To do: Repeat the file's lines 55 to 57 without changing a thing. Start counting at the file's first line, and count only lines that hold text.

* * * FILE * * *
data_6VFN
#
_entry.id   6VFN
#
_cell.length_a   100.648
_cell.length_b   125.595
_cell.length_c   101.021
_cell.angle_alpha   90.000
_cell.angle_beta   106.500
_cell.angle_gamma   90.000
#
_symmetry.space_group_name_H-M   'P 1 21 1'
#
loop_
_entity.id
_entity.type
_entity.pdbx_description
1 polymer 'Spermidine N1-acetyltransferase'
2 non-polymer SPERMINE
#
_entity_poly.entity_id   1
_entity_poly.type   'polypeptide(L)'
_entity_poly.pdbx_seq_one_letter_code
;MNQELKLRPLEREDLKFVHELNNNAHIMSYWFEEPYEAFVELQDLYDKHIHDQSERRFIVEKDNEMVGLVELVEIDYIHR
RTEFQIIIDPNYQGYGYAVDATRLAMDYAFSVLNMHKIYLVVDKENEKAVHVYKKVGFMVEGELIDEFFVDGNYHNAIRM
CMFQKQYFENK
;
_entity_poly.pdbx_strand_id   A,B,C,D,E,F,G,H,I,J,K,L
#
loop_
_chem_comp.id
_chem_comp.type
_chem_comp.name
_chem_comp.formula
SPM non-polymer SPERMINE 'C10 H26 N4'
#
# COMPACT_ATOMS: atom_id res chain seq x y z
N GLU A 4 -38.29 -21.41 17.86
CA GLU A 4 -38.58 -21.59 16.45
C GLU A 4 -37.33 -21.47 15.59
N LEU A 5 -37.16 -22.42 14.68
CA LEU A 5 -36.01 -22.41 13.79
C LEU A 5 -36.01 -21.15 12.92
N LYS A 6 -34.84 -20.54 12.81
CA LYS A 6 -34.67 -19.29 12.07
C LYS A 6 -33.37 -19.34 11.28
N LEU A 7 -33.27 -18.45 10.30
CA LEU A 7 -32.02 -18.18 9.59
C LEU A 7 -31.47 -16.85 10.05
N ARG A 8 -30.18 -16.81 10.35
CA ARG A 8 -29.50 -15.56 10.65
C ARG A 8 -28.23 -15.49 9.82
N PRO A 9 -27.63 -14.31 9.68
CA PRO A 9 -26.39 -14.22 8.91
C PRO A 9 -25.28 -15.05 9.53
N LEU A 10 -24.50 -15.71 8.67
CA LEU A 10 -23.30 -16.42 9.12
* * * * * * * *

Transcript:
C PRO A 9 -25.28 -15.05 9.53
N LEU A 10 -24.50 -15.71 8.67
CA LEU A 10 -23.30 -16.42 9.12